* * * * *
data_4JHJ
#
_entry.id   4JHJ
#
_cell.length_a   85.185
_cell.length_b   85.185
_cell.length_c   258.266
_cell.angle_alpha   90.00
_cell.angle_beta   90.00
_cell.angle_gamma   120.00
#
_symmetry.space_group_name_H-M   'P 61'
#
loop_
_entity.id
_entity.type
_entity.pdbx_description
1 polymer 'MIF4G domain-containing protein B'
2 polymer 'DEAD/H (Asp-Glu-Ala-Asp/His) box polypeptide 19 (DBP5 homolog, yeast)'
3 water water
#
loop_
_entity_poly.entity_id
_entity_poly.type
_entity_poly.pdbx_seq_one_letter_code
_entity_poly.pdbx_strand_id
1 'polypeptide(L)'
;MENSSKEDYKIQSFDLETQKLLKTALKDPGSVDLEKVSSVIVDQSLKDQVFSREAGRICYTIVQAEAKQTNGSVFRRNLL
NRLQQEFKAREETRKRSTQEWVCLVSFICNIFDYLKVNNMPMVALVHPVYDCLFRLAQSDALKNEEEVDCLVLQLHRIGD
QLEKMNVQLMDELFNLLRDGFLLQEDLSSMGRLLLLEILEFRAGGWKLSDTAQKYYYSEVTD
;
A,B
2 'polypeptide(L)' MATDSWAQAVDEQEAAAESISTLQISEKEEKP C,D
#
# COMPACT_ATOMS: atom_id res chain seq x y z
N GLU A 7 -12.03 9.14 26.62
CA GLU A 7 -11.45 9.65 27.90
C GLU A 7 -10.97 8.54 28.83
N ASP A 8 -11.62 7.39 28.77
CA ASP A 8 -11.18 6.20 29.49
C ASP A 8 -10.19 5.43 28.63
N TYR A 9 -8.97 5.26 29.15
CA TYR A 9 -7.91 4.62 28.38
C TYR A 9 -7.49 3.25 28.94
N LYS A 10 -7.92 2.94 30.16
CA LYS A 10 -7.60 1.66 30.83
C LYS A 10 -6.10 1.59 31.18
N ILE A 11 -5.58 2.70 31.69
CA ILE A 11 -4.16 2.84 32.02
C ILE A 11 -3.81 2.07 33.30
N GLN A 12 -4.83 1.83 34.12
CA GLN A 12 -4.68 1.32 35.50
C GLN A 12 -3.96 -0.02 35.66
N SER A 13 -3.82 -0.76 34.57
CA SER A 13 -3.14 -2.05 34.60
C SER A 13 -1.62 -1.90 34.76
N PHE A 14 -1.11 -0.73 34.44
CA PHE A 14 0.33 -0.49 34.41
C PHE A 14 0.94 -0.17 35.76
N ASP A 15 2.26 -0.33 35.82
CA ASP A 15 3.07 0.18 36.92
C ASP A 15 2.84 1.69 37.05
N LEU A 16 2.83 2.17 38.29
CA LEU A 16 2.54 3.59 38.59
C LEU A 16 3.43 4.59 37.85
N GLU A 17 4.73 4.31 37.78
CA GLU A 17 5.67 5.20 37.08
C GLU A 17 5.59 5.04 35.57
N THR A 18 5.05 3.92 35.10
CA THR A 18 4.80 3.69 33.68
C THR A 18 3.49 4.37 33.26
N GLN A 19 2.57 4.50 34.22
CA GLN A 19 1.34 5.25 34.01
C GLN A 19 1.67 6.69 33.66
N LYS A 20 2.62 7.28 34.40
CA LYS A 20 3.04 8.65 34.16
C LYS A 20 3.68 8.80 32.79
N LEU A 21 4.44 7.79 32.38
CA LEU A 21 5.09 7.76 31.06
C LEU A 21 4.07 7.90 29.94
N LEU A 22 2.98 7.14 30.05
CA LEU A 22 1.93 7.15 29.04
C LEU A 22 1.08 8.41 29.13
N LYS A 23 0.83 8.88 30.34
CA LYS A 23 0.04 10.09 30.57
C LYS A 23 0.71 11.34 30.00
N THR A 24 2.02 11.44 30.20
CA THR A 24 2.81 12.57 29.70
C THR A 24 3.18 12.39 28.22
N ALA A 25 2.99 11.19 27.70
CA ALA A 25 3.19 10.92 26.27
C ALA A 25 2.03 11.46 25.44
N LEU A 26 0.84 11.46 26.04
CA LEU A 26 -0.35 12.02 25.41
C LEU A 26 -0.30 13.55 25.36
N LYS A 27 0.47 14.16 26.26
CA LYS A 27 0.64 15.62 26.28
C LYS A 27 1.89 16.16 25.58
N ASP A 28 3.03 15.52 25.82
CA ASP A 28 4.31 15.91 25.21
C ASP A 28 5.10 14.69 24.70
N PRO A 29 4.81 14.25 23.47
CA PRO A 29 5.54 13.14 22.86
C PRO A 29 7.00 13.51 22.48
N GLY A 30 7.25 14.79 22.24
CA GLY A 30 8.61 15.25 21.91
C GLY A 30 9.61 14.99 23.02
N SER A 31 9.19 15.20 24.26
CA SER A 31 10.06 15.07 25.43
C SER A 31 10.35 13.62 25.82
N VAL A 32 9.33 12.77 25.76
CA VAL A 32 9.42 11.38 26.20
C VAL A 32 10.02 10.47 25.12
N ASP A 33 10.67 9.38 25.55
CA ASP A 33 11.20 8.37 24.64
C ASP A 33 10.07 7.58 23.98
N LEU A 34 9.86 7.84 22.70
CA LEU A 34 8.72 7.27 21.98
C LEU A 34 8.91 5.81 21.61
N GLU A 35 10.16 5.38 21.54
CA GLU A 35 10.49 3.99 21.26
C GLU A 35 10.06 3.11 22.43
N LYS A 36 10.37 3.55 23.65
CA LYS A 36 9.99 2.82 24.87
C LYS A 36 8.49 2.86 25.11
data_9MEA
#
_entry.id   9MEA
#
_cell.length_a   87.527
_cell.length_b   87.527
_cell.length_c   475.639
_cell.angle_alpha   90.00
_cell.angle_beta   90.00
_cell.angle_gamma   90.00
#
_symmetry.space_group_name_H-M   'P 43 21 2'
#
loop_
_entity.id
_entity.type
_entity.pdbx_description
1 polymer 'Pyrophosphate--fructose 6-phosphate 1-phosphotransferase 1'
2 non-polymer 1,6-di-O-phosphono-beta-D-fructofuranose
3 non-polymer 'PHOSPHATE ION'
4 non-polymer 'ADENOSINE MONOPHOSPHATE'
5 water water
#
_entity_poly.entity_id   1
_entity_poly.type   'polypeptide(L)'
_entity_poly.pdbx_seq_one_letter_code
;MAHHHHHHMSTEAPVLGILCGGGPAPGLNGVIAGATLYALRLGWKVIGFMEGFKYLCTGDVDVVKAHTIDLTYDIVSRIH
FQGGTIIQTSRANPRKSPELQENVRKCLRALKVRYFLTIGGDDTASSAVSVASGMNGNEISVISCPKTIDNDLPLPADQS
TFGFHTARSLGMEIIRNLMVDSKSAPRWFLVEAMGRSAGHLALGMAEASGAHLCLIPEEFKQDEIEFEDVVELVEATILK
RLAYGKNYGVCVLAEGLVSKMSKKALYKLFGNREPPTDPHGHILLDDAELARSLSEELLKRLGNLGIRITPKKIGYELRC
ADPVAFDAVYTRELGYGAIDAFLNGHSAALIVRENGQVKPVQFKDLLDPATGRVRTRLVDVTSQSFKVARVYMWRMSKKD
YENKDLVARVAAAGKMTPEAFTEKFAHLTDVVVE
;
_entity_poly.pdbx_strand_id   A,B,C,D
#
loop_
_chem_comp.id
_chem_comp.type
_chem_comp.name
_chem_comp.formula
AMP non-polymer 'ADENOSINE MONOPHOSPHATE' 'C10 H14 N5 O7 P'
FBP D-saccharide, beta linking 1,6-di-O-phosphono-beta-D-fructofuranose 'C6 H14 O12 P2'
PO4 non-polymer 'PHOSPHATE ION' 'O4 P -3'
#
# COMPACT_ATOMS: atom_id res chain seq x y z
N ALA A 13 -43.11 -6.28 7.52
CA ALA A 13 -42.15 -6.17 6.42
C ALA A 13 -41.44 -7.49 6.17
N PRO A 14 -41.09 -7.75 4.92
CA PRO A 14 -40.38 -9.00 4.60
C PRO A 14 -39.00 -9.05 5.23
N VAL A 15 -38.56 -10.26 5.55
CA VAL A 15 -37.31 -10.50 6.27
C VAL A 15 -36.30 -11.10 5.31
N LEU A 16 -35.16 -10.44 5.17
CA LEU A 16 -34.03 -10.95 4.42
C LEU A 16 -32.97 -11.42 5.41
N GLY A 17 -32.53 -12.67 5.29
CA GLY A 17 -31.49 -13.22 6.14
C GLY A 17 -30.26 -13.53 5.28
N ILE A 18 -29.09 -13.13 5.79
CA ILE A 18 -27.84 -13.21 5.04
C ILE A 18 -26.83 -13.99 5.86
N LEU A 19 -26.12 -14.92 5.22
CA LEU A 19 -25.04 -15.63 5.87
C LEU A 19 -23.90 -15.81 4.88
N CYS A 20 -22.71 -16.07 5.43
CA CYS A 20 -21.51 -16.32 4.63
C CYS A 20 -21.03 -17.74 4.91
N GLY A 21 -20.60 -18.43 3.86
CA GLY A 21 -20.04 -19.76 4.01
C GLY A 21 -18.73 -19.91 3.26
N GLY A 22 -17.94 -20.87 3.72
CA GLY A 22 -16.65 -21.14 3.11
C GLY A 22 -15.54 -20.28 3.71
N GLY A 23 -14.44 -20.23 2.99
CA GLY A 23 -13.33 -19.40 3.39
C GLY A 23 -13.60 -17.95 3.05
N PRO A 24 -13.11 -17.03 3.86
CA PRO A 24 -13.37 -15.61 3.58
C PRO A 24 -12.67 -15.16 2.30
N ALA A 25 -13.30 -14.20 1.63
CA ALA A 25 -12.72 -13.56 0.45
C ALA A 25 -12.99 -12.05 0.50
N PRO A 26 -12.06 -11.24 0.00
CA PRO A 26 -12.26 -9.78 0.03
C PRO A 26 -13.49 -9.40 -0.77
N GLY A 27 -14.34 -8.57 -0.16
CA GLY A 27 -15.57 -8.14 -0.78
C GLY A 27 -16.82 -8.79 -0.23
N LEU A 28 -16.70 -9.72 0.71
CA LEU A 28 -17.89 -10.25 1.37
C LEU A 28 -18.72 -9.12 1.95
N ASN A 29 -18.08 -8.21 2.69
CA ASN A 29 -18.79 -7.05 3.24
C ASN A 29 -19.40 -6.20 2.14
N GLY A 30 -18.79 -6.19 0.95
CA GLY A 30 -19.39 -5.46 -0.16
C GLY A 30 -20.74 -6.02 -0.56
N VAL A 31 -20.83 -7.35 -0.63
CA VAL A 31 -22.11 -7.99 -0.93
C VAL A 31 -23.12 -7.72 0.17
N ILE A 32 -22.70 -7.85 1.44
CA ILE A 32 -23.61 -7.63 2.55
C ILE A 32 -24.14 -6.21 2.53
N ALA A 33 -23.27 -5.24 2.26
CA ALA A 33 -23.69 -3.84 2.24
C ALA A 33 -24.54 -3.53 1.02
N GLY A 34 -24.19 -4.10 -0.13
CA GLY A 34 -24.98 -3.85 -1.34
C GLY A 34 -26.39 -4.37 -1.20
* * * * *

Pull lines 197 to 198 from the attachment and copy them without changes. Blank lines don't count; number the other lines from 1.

C GLY A 21 -18.73 -19.91 3.26
N GLY A 22 -17.94 -20.87 3.72